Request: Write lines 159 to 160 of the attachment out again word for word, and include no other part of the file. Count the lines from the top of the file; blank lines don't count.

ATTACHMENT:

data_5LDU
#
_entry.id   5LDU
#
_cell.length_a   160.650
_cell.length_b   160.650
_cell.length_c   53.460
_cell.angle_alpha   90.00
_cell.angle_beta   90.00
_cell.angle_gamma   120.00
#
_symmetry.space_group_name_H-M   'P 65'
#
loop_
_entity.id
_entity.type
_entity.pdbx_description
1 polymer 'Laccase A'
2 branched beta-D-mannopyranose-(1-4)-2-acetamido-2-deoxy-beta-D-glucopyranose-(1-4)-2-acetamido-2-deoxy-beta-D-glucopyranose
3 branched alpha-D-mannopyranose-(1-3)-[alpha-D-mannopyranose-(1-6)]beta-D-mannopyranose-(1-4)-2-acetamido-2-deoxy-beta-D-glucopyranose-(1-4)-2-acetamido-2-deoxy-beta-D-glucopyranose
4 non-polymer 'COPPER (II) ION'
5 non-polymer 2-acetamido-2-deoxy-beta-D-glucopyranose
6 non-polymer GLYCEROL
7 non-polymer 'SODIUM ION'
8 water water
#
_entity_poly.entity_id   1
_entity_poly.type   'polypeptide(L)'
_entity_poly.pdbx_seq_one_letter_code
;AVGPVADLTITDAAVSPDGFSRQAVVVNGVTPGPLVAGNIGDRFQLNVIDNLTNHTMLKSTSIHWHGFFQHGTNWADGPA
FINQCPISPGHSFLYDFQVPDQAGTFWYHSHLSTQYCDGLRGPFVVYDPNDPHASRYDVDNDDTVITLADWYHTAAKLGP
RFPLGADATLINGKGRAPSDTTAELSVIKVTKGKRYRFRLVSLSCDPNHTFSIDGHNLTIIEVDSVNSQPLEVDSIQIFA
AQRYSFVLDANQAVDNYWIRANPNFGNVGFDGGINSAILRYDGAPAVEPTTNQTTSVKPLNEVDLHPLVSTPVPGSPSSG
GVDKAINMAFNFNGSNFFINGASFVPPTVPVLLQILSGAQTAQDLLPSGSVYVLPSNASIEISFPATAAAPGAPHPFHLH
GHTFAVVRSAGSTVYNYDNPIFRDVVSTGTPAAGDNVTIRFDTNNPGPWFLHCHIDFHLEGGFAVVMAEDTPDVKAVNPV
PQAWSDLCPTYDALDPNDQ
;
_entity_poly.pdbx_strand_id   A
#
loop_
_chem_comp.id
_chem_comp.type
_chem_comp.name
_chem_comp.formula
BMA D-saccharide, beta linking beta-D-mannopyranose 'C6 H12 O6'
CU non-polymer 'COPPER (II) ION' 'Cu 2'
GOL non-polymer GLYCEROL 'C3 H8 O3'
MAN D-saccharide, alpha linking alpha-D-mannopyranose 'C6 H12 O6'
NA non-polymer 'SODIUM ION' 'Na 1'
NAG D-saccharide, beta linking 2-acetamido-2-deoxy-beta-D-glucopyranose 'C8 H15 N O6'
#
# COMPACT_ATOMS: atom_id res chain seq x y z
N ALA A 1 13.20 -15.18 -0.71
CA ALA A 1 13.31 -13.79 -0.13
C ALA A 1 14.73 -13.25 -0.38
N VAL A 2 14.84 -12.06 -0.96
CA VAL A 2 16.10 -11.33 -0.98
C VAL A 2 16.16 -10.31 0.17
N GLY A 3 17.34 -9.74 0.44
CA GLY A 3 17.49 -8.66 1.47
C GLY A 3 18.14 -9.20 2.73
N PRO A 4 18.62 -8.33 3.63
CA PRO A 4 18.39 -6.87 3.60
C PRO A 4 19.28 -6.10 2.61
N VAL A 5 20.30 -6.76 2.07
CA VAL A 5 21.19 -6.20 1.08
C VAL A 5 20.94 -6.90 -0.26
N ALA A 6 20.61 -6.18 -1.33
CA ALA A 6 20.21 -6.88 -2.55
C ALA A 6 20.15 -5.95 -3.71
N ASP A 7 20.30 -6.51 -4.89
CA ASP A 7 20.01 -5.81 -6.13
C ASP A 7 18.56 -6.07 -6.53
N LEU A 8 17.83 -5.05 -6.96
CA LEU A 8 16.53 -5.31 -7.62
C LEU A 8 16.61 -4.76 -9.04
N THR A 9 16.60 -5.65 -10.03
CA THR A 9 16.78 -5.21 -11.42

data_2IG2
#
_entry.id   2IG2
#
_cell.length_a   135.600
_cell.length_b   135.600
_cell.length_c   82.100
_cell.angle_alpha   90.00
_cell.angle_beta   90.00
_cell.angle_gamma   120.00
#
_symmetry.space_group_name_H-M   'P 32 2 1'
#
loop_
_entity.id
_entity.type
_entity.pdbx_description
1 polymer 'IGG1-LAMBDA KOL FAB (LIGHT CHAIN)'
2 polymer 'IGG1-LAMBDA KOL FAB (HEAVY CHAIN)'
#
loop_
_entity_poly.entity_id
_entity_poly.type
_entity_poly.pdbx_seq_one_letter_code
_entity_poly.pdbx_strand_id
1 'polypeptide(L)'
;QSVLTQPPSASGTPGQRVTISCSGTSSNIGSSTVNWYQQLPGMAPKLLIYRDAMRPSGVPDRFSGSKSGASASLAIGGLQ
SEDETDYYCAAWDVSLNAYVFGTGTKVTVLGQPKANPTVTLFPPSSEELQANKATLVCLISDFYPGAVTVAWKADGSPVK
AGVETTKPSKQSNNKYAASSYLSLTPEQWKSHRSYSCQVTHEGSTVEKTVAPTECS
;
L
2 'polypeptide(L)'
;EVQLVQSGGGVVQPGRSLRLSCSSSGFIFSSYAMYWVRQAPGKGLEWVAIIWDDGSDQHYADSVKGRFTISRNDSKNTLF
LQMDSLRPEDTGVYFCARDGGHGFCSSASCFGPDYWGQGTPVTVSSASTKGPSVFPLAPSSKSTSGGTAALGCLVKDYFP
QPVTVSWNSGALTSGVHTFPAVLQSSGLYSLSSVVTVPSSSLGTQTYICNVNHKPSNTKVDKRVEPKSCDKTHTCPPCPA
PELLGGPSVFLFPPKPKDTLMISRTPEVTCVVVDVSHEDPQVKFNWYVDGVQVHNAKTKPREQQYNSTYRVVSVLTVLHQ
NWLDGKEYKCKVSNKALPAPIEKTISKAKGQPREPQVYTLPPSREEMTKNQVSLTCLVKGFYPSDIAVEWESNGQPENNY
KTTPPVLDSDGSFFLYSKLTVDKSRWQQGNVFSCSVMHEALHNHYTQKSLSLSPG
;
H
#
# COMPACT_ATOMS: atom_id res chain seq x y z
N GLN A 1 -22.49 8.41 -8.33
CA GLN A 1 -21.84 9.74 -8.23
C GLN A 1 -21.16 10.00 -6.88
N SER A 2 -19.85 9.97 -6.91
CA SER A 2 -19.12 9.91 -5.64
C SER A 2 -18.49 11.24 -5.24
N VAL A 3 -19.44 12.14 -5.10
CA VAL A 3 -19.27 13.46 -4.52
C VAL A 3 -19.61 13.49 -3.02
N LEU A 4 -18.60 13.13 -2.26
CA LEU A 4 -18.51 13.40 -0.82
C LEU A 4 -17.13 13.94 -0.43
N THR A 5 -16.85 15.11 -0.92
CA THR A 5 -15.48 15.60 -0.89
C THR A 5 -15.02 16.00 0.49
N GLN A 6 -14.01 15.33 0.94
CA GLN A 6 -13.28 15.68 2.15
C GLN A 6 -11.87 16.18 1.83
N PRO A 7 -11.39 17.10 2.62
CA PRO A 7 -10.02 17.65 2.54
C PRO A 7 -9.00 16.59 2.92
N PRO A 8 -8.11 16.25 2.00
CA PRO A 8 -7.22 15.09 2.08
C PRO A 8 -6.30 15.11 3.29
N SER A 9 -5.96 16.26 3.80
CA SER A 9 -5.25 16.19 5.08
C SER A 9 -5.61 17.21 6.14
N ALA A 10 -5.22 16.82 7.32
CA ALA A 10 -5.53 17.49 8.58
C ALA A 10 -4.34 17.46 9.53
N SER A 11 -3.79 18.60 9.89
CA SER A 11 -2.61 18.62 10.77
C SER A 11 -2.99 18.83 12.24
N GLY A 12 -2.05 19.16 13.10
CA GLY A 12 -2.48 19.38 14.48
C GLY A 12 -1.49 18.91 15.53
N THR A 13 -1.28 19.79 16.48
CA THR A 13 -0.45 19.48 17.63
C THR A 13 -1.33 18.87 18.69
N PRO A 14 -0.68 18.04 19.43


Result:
C THR A 13 -1.33 18.87 18.69
N PRO A 14 -0.68 18.04 19.43